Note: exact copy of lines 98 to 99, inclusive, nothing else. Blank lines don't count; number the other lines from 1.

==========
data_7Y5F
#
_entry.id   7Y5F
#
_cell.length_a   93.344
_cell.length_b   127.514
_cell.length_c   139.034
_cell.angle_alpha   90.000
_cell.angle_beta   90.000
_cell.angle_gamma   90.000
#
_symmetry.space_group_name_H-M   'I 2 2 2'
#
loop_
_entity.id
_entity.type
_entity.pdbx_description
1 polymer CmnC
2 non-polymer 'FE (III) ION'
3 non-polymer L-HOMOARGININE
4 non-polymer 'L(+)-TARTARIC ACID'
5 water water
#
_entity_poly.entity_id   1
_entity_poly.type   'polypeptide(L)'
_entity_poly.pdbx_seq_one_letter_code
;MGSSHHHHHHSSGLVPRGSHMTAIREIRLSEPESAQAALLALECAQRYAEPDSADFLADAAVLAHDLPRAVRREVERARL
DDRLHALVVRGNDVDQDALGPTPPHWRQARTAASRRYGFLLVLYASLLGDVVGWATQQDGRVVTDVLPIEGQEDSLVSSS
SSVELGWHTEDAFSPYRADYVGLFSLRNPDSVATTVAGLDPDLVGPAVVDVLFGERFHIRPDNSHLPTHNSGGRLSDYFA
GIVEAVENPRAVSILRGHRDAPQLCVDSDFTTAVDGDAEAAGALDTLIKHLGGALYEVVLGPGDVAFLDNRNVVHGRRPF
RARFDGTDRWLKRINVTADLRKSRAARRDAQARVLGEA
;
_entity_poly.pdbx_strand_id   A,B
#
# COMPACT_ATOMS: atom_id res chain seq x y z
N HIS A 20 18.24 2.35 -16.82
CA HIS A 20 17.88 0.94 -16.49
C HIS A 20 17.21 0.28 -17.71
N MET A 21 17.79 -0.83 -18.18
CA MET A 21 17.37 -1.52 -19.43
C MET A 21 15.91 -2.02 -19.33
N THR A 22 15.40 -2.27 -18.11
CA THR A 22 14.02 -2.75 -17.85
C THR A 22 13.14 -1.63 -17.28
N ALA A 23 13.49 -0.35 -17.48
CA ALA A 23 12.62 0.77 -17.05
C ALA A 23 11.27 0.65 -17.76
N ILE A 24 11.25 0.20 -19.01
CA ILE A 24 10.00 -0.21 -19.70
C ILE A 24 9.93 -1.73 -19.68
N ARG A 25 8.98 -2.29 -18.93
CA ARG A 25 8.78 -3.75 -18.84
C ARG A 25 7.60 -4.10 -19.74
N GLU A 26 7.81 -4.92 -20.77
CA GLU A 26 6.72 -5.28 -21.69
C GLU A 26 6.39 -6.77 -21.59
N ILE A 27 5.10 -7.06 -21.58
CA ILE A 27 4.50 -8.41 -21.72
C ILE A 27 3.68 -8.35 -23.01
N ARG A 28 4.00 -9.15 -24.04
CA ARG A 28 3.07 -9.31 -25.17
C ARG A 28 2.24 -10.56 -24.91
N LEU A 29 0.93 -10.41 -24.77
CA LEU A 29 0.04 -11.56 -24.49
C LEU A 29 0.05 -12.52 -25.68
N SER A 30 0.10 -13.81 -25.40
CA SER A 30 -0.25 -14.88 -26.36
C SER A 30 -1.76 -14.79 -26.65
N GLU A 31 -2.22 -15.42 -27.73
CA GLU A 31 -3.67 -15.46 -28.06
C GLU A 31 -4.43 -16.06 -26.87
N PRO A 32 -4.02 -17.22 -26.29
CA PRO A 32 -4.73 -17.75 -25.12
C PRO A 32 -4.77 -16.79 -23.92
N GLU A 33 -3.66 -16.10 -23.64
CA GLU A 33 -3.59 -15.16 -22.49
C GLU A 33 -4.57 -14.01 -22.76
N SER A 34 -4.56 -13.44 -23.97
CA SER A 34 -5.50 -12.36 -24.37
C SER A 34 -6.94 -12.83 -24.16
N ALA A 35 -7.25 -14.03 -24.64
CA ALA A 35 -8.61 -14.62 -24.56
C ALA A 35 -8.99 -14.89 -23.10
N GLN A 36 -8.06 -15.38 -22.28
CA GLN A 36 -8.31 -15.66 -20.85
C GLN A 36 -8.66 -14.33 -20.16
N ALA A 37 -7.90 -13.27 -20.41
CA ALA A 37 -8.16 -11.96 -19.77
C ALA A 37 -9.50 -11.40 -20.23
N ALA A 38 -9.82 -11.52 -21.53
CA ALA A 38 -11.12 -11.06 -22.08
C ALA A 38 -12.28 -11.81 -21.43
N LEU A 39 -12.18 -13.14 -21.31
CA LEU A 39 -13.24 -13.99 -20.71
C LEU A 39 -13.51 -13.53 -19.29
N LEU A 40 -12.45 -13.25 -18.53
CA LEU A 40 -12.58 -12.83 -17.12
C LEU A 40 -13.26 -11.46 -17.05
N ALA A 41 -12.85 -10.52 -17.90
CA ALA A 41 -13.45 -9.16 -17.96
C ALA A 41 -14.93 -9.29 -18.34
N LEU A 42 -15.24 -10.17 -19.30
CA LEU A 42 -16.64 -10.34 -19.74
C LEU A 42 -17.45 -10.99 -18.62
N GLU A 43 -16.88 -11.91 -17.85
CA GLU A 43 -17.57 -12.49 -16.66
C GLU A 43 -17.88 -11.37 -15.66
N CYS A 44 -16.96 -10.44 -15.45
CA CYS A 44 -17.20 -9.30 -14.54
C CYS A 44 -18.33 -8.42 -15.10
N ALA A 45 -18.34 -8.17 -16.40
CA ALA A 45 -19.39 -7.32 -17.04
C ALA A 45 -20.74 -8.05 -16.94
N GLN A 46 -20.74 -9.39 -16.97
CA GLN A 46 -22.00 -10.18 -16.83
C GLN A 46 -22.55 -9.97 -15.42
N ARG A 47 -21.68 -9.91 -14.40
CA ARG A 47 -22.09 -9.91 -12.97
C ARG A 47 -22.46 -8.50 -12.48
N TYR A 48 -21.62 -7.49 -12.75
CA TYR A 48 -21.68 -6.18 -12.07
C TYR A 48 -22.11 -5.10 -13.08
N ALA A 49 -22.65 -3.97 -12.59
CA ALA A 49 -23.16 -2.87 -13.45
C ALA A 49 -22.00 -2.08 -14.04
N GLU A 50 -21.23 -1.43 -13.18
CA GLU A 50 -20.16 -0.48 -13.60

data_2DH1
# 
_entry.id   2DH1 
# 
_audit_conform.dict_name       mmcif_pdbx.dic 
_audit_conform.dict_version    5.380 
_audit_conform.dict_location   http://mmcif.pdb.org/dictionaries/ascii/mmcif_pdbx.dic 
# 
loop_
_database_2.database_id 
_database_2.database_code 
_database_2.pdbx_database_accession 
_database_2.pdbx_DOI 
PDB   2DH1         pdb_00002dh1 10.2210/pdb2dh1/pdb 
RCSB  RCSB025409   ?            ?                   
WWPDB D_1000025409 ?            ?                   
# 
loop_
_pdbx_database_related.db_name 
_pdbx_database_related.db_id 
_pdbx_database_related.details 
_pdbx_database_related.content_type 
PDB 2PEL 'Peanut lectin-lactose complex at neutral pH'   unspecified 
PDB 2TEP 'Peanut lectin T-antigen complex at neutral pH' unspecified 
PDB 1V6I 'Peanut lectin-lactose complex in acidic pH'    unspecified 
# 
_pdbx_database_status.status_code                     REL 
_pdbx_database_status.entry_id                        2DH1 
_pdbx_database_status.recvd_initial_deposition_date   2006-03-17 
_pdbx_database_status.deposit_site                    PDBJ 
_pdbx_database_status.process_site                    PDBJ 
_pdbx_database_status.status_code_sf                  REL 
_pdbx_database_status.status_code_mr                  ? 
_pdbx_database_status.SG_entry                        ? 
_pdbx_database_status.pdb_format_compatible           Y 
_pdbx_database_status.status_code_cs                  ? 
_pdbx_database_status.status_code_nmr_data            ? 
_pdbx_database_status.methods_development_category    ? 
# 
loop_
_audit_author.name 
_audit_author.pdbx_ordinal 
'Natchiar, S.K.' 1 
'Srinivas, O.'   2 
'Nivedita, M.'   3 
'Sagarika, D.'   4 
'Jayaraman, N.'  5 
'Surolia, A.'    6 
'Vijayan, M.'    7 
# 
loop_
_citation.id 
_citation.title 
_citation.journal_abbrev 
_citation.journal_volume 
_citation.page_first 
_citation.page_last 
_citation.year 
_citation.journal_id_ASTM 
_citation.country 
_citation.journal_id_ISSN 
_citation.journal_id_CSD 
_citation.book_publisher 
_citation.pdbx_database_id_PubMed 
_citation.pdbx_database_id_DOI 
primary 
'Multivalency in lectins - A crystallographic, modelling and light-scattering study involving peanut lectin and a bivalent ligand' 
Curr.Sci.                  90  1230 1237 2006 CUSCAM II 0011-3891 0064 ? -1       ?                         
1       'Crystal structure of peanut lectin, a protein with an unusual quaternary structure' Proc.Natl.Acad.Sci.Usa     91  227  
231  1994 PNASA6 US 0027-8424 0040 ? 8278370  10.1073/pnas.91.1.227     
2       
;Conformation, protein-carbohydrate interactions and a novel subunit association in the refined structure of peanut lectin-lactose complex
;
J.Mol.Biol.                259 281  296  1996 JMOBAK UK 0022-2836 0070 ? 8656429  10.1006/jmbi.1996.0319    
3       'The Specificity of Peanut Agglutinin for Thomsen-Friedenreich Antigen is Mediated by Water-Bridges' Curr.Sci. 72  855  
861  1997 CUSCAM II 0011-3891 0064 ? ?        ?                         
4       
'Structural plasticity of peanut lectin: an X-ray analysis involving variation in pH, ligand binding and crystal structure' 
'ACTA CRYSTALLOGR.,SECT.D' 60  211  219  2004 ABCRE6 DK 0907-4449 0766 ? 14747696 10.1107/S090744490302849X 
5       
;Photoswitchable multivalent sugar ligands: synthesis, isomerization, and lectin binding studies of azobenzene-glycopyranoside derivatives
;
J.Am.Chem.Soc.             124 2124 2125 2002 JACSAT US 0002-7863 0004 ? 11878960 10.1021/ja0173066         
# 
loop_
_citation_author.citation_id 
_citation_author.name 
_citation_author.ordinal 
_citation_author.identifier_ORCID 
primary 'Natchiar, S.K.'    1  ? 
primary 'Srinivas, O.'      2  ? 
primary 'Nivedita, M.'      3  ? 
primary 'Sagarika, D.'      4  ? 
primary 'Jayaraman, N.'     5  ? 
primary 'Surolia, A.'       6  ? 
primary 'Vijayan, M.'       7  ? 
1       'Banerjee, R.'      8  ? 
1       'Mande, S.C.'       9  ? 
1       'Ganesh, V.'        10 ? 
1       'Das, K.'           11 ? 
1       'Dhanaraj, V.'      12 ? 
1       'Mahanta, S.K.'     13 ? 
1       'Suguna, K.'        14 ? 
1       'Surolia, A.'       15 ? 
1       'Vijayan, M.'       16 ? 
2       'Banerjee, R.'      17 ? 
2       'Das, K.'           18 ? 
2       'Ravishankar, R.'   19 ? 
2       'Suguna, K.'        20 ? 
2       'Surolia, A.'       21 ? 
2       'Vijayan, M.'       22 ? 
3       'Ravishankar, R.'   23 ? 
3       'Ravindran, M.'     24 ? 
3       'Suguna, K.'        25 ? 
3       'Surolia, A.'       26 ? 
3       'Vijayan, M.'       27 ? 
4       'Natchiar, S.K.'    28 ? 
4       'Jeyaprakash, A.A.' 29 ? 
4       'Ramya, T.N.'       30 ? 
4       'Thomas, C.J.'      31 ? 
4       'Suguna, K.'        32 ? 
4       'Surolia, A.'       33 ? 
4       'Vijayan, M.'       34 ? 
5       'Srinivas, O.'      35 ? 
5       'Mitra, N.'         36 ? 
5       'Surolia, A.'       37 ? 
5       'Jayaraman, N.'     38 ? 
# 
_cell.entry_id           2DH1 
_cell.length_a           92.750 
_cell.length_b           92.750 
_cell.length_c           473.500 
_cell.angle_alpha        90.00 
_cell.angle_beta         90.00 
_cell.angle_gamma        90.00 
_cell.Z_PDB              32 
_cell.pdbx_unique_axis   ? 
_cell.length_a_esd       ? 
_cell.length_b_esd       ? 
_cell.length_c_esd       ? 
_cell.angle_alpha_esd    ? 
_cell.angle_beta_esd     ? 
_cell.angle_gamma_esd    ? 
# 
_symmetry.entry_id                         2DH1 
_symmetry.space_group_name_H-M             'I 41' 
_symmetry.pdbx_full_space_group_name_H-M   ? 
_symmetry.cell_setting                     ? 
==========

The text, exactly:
C LEU A 40 -13.26 -11.46 -17.05
N ALA A 41 -12.85 -10.52 -17.90